When the coronavirus first emerged as an issue in February, I contemplated whether it would be useful to wear a mask. Some people in New York City were wearing them, and the prices and availability on Amazon suggested supply issues. It didn’t seem worth the bother.
In March, as the emergency heated up, my wife asked me about getting masks. Our leadership at the time said that masks weren’t necessary for most of us, and we should refrain from using or acquiring them to save them for health care workers who really needed them. Most of the masks were (and are) made in China, and the supply chain had been disrupted. Overall, it didn’t seem worth the trouble, and as the drug stores all had signs advising ‘No Masks Available,’ I let it be.
On closer examination, the blue masks that were commonly worn by health care workers and now making a broader appearance aren’t meant to protect the wearer from the environment. The original use case for the masks, which is also true for Covid, is that it contains the wearer’s emissions, which may carry the virus even though the wearer has no symptoms. Health care workers commonly work with people whose immune systems are compromised, so they wear the masks to protect their patients from whatever microbes they may be carrying.
If you want to protect yourself from the virus with a mask, you need N95 or better, and if you’re a guy, you need to be clean-shaven. When I got tested for Covid a couple of months ago, the doctor performing the test appeared in a bunny suit with a full face covering, which is probably as good as one can do while still being in the same room.
My wife had been following events in Korea, and since I was reluctant to run out and buy masks, she made up her own, following instructions on YouTube, from paper towels, adhesive tape, and elastic strapping. Apparently, the Korean government had donated much of the country’s mask supply to China, so Koreans needing masks had to improvise. My wife’s masks were comfortable and didn’t look overly dorky; I still carry a couple in my bag in case the mask I’m wearing gets soggy or otherwise troublesome.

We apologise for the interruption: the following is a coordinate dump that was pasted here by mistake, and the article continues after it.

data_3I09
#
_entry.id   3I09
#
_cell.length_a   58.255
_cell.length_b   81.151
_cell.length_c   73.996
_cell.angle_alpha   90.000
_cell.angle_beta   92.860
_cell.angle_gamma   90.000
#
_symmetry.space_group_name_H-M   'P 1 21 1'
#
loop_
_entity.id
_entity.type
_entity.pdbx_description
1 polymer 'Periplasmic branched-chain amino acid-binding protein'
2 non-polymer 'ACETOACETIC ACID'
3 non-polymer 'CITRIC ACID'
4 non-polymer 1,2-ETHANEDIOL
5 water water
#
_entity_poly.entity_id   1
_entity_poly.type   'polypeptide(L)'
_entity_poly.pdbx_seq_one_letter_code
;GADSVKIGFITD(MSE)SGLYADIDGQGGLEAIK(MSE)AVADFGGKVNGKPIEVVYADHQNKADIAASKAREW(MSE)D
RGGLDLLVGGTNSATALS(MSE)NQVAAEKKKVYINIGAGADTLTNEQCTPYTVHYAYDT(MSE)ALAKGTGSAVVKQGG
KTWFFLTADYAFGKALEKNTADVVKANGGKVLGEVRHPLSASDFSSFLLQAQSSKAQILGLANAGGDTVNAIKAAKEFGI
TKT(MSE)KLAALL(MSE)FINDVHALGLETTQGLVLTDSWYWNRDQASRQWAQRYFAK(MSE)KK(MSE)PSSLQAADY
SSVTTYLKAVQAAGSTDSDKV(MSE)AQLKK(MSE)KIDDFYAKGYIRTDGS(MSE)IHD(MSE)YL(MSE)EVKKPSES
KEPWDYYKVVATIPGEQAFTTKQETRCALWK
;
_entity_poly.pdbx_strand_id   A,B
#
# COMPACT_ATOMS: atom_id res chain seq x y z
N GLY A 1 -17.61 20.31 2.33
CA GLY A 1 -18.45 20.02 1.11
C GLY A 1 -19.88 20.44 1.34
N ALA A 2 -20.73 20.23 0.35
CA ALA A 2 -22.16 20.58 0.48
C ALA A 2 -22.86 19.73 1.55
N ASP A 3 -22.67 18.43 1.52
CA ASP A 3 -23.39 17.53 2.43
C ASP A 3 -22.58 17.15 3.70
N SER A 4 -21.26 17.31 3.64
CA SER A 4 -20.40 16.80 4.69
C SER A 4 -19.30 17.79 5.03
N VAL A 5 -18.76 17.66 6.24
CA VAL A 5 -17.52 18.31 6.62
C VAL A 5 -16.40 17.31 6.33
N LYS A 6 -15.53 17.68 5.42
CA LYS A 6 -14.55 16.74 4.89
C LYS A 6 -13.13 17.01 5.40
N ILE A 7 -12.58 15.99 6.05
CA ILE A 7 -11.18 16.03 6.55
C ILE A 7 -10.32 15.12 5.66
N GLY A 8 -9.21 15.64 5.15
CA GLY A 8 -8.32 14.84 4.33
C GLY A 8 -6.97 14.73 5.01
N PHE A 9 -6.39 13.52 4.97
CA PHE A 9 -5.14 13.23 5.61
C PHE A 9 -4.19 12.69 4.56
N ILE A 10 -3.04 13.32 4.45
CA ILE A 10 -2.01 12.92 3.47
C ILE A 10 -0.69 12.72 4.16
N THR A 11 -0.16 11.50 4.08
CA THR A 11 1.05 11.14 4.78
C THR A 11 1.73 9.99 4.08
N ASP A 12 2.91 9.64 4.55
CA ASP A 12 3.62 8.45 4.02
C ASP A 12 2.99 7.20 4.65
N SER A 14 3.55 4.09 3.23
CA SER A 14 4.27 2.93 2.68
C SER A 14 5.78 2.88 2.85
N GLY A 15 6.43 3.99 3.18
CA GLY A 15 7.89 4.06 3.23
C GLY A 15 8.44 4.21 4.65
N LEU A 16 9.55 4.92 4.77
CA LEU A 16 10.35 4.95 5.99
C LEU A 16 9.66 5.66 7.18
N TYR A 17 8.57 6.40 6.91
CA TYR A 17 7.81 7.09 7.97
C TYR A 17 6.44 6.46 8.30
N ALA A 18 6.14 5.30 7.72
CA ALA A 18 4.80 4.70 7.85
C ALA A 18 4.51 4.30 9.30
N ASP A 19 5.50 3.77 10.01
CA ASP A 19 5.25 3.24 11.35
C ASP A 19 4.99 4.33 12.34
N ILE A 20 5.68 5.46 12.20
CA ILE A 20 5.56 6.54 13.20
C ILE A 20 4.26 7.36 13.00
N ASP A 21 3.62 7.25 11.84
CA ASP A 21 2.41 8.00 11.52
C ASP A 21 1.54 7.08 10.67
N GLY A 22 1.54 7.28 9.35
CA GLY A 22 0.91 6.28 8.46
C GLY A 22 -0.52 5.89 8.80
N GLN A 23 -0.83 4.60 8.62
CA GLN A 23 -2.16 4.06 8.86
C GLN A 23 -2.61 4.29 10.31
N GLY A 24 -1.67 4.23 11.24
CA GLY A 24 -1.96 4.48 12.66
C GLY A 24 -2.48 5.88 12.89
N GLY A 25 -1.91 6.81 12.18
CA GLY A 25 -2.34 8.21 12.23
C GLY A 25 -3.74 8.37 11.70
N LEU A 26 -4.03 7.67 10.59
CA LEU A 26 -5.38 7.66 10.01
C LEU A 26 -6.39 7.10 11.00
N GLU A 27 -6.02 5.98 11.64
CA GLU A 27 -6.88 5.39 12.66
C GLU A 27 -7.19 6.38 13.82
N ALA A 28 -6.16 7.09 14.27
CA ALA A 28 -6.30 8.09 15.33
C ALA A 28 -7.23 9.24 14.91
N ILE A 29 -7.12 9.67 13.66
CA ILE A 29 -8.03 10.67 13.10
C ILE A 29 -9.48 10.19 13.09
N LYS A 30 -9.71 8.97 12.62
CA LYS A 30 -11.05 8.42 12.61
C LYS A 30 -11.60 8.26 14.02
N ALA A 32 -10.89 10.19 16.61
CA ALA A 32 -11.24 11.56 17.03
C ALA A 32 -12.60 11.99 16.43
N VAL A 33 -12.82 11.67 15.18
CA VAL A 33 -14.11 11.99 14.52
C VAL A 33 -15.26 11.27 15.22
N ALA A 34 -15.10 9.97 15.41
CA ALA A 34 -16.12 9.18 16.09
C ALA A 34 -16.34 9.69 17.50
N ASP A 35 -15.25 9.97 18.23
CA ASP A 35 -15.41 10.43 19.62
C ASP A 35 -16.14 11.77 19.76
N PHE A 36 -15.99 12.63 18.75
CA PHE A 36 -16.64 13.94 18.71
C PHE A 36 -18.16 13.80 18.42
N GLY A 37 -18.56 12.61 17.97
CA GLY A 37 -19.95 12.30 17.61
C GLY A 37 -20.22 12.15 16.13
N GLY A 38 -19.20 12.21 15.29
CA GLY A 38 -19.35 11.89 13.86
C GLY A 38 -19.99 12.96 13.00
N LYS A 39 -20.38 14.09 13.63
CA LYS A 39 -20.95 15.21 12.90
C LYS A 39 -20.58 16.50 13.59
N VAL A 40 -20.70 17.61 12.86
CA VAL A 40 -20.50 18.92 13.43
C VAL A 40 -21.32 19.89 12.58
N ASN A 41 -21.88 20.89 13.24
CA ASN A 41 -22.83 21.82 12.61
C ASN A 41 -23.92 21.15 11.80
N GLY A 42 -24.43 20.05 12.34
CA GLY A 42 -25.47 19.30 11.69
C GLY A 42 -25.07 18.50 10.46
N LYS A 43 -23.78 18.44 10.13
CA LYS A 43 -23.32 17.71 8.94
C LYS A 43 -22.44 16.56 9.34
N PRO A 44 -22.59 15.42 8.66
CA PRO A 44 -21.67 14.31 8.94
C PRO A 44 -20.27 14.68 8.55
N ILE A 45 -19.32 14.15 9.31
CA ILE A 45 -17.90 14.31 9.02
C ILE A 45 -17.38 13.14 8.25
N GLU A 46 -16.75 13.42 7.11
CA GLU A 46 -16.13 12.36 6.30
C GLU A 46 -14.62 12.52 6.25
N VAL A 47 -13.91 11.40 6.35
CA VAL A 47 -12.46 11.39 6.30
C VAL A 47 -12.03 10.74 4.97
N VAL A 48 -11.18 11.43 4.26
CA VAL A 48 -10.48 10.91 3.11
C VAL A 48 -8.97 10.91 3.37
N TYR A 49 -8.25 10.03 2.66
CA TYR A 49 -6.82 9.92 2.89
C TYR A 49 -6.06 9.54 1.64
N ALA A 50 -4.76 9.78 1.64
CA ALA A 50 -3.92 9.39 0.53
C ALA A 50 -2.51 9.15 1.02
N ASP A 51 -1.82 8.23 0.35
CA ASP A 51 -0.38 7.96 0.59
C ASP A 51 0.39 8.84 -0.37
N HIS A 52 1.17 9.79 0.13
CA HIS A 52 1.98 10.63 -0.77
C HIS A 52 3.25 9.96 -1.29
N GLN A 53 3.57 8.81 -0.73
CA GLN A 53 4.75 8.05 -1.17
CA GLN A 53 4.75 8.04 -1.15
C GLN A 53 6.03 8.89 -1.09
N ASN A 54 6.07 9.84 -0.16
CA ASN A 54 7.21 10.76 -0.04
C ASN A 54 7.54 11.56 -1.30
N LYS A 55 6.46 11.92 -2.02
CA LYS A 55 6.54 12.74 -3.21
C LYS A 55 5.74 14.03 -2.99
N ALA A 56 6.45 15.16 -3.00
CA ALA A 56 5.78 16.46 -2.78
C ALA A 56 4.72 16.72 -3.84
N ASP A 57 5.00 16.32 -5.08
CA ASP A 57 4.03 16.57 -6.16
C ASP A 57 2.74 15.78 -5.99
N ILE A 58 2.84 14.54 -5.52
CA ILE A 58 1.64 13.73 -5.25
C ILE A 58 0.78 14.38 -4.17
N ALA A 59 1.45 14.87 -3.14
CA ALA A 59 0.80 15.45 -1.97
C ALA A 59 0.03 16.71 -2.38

In my travels on the Internet, I came across the Origin Maine Defender mask (no longer available), a gaiter made of stretchy synthetic fabric into which one can insert additional filter media (I used a paper towel). I wore them for work: they were a bit uncomfortable and got soggy if I was exerting myself and sweating. But thin gaiters aren’t really very good at containing one’s emissions, so I can’t recommend that alternative.
Later in the spring, we got a few dozen bandanas in different colors. I gave some to my son, who wore them as bandanas. My wife and I wear them folded up, with elastic strapping to hold them in place. They’re colorful (my wife and I like to wear matching colors when we’re out together), comfortable, more effective than the Defender gaiter, and cheap.
New York rules (I’m reluctant to call them ‘laws’ because they’re rooted in executive orders from Uncle Andy, and not passed by the state legislature) require masks on public transit, in places of business (except while actually eating at a restaurant), and outdoors when social distancing can’t be maintained. I’ll wear a mask while walking on the street, but take if off to ride a bike.
I doubt the mask actually does anything. My wife and I tested negative a couple of months ago, and we haven’t felt any better or worse since then. Beyond that, of all the thousands of Covid tests performed in New York State over the past month, less than 1% came back positive. However, if indulging a little public paranoia will help us get back to normal, I’m all for it.
Meanwhile, the supply chains have gotten back to normal, and cheap Chinese blue masks are once again available. As an employer, I’m required to have masks available for my employees, so I have a couple of boxes in the office. But I’ve never worn one myself.